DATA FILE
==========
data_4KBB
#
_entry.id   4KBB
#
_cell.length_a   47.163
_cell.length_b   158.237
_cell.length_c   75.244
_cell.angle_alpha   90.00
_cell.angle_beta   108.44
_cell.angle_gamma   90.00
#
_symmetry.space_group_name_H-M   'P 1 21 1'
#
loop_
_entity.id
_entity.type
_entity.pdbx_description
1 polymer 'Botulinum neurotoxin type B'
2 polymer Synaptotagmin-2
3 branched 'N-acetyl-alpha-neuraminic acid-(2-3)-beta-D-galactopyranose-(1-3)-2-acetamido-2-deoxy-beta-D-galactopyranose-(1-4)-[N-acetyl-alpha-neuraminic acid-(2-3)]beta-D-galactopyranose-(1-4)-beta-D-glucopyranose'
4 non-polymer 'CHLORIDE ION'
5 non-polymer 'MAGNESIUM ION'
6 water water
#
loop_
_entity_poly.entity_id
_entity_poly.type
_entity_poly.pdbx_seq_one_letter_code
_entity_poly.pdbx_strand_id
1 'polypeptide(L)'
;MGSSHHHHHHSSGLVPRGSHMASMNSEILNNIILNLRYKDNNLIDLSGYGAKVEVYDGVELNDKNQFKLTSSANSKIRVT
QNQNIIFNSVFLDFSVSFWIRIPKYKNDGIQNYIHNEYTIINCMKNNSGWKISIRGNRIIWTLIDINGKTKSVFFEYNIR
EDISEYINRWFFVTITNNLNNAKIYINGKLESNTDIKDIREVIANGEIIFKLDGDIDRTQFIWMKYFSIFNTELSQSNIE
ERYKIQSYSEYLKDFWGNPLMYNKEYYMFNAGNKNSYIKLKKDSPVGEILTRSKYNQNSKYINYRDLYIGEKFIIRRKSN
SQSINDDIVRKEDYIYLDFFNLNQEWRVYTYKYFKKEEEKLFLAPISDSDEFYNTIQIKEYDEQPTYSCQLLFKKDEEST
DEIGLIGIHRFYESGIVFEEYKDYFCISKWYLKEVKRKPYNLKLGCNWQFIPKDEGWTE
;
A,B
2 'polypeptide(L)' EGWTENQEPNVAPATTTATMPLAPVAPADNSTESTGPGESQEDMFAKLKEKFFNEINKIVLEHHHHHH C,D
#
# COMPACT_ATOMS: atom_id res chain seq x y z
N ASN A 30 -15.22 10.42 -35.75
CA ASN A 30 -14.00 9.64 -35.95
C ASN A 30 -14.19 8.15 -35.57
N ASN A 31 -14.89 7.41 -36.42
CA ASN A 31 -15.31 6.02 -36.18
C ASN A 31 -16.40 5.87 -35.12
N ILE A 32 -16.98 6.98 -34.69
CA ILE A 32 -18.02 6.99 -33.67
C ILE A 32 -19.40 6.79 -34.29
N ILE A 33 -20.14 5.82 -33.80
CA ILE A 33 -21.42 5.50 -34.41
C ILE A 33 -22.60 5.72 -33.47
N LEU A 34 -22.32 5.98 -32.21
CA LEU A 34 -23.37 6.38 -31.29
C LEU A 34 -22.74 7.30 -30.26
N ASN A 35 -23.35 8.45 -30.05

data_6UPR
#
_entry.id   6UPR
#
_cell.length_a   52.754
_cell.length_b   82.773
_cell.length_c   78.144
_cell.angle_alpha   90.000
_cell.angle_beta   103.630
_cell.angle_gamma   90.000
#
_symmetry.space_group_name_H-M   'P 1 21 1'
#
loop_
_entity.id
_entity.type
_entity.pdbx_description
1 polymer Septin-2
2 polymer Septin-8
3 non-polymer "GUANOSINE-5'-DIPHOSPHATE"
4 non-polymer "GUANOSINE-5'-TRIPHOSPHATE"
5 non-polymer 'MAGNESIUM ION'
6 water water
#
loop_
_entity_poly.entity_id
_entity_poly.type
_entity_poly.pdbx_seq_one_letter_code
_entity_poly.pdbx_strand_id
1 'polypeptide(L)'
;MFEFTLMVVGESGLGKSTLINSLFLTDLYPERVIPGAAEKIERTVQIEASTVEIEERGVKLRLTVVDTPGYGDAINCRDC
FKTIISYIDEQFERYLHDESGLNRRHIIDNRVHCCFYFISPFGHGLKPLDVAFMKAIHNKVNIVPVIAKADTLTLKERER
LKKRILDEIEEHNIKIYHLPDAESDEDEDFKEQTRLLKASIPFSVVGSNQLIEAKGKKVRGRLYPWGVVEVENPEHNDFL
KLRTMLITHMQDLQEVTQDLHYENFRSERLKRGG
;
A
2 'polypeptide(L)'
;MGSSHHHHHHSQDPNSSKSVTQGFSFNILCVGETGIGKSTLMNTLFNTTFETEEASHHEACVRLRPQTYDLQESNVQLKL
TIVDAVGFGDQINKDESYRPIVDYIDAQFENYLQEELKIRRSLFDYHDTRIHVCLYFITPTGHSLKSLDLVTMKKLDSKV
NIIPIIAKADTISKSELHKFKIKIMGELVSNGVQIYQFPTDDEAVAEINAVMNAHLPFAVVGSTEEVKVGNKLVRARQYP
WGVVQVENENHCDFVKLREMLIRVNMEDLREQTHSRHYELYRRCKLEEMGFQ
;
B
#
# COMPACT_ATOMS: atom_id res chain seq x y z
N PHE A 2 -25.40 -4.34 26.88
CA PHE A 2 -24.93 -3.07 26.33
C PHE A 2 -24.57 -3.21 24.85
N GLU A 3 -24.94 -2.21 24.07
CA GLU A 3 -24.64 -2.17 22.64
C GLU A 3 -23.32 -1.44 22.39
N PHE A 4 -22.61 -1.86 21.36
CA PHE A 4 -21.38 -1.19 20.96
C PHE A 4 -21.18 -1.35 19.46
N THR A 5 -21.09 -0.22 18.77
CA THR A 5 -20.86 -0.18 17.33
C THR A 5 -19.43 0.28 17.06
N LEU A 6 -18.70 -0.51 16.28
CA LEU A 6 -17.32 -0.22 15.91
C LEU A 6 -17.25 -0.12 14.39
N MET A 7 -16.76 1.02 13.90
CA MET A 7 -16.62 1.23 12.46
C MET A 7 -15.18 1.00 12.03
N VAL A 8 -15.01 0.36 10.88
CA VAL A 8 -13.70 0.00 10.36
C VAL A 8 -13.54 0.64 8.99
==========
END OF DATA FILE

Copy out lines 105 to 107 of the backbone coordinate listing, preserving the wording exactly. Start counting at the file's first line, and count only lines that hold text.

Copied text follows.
C PHE A 2 -24.57 -3.21 24.85
N GLU A 3 -24.94 -2.21 24.07
CA GLU A 3 -24.64 -2.17 22.64